They said that while this app was initially targeting users in China and Mandarin-speaking regions, malicious apps that masqueraded as something benign but were actually dangerous were quite common worldwide.
Proofpoint has discovered almost 16,000 publishers distributing malicious apps through both mainstream and third-party app stores (most of which masquerade as legitimate apps, but are different from what they claim to be). Organisations, their employees, and average users all must take the time to verify that requested permissions are reasonable as they install new apps.
Dave Jevans, vice-president of Mobile at Proofpoint, said: "Proofpoint has scanned over 45 million apps from 300 app stores and over 100 countries worldwide. Despite the best efforts of the mobile device platform vendors, we still see over 1% of the world’s 1.3 million app developers releasing malicious apps.
"Information stealing apps threaten not only consumers, but also enterprises, by compromising email addresses, passwords, address books, calendars and a variety of information that is used to target users in blended threat campaigns that may involve email or SMS targeting later,” he added.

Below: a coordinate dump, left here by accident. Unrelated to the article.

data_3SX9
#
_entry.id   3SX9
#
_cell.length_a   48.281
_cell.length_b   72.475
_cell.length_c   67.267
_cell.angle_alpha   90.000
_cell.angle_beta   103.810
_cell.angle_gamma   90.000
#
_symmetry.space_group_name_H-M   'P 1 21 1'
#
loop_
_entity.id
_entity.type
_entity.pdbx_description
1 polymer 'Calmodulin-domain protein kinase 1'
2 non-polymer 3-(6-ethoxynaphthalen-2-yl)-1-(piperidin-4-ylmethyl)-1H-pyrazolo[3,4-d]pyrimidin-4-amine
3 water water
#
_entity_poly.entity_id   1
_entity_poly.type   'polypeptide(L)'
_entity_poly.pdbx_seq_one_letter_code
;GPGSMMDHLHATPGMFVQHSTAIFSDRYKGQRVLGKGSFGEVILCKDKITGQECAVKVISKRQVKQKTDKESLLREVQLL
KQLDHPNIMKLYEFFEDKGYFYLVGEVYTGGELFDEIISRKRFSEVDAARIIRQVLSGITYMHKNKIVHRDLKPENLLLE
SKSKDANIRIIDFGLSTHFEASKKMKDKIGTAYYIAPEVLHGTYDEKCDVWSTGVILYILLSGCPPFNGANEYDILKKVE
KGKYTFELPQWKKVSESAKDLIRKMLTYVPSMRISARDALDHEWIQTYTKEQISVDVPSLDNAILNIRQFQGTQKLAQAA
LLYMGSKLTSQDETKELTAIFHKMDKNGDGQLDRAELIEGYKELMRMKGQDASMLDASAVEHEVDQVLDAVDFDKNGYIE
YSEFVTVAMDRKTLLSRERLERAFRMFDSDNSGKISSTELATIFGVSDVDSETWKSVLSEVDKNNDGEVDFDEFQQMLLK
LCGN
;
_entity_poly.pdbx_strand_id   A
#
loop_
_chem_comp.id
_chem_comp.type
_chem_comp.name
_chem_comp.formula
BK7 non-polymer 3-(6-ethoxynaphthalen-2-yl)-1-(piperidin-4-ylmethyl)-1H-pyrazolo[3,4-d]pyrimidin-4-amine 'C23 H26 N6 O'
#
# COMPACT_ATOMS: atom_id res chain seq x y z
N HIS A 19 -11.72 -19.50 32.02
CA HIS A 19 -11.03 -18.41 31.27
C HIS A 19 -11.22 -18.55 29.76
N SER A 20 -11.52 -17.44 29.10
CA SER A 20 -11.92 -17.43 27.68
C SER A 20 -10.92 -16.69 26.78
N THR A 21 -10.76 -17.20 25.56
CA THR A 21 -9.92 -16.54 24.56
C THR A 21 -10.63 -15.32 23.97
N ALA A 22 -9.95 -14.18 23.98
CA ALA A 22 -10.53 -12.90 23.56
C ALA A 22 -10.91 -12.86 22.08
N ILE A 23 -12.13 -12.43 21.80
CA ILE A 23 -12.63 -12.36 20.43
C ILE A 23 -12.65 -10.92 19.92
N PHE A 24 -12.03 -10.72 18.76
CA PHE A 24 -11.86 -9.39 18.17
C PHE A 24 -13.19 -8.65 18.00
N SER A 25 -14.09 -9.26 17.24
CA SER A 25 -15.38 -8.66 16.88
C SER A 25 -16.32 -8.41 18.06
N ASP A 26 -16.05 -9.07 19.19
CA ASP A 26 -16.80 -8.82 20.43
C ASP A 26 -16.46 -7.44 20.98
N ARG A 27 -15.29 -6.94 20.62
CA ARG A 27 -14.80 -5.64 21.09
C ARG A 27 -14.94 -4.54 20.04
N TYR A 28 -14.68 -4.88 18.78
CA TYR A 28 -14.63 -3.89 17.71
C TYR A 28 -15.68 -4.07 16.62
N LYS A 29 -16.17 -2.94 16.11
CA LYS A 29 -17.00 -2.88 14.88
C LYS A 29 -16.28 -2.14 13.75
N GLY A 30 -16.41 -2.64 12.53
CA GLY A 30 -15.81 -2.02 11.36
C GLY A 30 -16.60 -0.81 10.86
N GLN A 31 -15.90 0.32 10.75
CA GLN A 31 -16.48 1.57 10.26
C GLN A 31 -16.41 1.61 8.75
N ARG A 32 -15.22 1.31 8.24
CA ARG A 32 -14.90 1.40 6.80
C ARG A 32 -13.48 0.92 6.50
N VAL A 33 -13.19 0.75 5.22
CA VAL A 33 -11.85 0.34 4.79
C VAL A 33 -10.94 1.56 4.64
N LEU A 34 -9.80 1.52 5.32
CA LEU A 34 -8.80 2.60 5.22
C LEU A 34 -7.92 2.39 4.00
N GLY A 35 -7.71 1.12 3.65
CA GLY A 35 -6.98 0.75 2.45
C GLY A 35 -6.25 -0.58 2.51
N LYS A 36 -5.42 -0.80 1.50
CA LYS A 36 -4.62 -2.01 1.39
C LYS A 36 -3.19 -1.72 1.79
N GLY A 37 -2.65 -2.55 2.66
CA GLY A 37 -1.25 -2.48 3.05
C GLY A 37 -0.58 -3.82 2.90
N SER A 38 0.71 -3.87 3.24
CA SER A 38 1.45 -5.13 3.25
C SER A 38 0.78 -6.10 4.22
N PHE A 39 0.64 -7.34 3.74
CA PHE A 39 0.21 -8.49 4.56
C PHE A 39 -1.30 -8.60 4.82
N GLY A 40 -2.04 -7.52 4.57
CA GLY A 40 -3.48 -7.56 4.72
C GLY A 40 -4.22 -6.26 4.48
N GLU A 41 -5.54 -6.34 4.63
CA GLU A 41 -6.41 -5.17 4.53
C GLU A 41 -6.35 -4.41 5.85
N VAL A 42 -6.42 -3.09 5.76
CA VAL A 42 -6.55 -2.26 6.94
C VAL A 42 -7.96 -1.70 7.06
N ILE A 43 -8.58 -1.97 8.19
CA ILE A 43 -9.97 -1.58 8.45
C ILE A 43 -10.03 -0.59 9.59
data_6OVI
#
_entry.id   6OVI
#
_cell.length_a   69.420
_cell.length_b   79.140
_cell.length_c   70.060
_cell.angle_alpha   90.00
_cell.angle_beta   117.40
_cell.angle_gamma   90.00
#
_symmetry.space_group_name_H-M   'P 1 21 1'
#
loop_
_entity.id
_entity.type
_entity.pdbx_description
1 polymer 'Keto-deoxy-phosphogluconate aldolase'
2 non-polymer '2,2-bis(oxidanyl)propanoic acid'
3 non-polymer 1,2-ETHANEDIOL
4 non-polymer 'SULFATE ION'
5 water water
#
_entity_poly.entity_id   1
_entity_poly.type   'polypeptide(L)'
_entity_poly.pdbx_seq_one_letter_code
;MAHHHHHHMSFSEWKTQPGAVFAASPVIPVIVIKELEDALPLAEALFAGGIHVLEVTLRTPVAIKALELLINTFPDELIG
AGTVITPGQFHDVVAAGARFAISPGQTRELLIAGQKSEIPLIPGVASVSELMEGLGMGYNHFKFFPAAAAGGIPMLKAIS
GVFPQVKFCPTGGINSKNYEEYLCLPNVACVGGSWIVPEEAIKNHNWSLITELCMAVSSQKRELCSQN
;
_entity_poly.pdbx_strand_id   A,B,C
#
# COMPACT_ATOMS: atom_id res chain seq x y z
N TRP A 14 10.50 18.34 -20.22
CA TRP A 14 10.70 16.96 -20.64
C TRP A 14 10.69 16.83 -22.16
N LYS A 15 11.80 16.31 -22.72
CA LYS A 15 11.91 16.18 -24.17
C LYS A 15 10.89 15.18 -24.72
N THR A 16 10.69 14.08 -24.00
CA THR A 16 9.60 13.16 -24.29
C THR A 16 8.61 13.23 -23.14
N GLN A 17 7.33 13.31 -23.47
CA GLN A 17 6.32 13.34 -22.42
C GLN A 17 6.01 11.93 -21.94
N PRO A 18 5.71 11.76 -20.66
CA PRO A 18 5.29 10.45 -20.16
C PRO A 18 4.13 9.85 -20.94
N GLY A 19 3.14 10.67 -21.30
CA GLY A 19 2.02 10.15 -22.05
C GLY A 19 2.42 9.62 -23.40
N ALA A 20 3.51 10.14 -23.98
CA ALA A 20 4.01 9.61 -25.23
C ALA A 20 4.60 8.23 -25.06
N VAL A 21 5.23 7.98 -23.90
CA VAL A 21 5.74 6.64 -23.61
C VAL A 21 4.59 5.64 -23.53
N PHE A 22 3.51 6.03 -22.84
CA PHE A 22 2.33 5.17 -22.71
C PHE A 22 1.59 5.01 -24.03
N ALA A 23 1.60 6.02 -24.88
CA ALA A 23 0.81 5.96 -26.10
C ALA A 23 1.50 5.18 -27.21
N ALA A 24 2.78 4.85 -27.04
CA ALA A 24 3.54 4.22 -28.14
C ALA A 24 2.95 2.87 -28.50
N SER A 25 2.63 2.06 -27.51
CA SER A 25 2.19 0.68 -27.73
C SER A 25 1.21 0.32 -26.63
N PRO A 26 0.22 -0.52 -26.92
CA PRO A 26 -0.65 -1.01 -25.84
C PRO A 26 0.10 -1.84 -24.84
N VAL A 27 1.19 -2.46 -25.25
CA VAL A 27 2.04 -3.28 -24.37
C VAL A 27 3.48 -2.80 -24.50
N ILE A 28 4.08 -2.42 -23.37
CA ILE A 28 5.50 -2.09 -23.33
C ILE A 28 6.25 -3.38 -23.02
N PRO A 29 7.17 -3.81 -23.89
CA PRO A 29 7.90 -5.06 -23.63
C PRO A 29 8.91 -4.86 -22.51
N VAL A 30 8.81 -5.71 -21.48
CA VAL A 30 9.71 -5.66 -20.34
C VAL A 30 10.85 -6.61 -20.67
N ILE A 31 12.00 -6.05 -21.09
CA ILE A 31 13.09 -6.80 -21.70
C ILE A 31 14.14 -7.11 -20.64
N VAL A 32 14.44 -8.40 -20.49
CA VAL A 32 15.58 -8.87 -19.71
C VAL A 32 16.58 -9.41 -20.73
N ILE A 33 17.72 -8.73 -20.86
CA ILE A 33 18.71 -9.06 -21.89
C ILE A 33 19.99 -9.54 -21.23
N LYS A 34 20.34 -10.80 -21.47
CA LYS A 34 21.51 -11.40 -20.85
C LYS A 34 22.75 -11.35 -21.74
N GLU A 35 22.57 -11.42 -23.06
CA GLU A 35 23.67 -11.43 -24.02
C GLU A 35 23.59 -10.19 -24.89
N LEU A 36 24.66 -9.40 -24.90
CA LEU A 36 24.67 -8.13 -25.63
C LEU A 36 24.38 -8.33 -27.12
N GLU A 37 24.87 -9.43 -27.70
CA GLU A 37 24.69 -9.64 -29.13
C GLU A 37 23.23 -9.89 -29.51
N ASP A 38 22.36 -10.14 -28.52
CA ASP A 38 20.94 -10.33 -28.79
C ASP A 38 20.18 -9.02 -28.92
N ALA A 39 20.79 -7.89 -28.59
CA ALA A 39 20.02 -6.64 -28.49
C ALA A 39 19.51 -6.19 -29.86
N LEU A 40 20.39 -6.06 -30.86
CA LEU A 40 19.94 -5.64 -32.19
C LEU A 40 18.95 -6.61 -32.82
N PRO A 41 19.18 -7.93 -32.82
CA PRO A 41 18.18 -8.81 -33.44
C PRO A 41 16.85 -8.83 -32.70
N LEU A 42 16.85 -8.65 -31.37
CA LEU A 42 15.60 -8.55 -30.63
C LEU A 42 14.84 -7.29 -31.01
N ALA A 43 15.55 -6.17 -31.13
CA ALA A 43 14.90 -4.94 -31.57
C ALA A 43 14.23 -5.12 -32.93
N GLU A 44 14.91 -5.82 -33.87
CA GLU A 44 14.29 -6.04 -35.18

At first glance, the app — which was found in a public repository — appears legitimate, featuring an icon showing a point-of-sale machine and Chinese characters that translate to "Mitsubishi POS Terminal Management".
Proofpoint says this particular app caught its attention in part because of the complete information-stealing capabilities that were built into the code. More importantly, though, the advertised function of the app — a point-of-sale system control app — automatically targeted a niche audience with potential access to a variety of sensitive data for retailers and their customers.